Democrats Scrap Plans For Virtual Iowa Caucus Over Security Concerns The Democratic National Committee won't permit Iowans to join party caucuses remotely. Officials worry that hackers could compromise the system and affect voting.

DNC Recommends Scrapping Plans For Virtual Iowa, Nevada Caucuses Over Security

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AUDIE CORNISH, HOST:

Iowa caucusgoers will make their voices heard in person next year the way they always have. The Democratic National Committee shot down a plan today that would have allowed Iowa Democrats to participate in the caucus remotely. They cited security concerns. NPR's Miles Parks covers voting and election security. He's here to tell us more.

Welcome to the studio.

MILES PARKS, BYLINE: Hi, there.

CORNISH: Can you explain this plan? What was being proposed, and why did the DNC respond the way it did?

PARKS: Sure. So to start with, caucusing is really different than voting, right? In a caucus state like Iowa, you have to go out in person and take part in this process that can take hours. So voting rights advocates have said for years that this disenfranchises people who have inflexible hours, people who can't take time off work at nighttime, people who can't get childcare. And it means turnout's low. In 2016, the turnout rate in the Iowa primaries was less than 16%.

So Iowa Democrats and Nevada Democrats, who also proposed a plan - they caucus there, too - they proposed this plan to remotely caucus. Not a lot of technical details were made public, but it seemed like it was a phone-based call-in system. The DNC takes a look at this plan. They have their security folks look at it. And they say no go; this is not secure enough to be used in 2020.

CORNISH: At the same time, we bank online, right?

PARKS: Right.

CORNISH: And we do all kinds of things on the phone and virtually, so why would it be a problem?

PARKS: Yeah, so cybersecurity experts basically just say voting is a much more complex action than anything else we do online or over the phone. I talked to Joseph Lorenzo Hall, who's the chief technologist at the Center for Democracy & Technology.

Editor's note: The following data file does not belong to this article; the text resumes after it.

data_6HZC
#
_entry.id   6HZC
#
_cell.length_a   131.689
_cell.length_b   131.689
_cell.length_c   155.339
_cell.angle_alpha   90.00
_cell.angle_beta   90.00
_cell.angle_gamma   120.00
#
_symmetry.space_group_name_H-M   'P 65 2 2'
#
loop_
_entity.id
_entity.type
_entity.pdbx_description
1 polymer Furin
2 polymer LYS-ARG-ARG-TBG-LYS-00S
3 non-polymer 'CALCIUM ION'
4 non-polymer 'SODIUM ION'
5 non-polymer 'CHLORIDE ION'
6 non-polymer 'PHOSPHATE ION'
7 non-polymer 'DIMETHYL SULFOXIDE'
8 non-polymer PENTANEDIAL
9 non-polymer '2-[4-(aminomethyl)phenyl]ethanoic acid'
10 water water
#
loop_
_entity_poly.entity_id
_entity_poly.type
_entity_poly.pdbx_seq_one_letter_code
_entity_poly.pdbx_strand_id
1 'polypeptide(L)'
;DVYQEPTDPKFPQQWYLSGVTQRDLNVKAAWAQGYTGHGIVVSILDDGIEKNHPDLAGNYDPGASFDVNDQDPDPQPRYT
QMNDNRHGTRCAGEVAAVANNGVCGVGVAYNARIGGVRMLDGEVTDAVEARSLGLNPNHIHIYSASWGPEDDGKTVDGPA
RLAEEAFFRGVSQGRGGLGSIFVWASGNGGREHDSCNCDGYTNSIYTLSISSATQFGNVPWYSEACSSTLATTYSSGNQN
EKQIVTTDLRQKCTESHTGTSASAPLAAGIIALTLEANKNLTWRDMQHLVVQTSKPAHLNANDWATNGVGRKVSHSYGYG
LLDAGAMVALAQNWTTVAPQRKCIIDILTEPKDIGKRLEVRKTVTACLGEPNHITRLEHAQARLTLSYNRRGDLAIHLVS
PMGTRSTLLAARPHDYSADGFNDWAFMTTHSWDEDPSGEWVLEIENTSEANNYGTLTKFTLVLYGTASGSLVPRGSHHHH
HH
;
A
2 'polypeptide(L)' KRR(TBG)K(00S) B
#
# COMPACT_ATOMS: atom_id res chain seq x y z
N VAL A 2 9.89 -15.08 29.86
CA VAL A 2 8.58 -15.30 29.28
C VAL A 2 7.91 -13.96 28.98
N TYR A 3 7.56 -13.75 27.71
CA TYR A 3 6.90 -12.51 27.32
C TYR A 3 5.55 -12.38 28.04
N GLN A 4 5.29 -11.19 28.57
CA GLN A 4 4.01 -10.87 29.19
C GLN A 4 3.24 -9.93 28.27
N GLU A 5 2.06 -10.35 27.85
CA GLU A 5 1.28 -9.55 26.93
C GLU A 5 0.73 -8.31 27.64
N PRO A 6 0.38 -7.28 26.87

JOSEPH LORENZO HALL: Imagine banking where everyone only has $1, and you never get a receipt, and no one can ever know who anyone paid for anything. Doing accounting in that kind of a system becomes really, really difficult.

PARKS: Hall also said that in all these other transactional situations, there's room for a tiny bit of error or even a tiny bit of fraud. It's kind of baked into the process. Whereas voting, we get one shot at this thing. And it has to be right, so you can't take a chance. Even if there's this - only a remote possibility that something could go wrong, you can't take that chance.

CORNISH: What are the implications of this for the Democratic Party going forward in this primary season? As you said, these are people in key states who are asking for this.

PARKS: Yeah, so Iowa Democrats say they're still going to brainstorm ways to make this more accessible, though they note that's only a few months away that their caucus is happening. More broadly, we're seeing this kind of butting of heads in the Democratic Party. The Democratic Party wants to be the party of accessible voting rights, while at the same time being the party that takes election interference seriously. And what we're going to see over the next year, year and a half is that those two ideas kind of come into conflict sometimes.

CORNISH: That's NPR's Miles Parks.

Thanks so much.

PARKS: Thank you.

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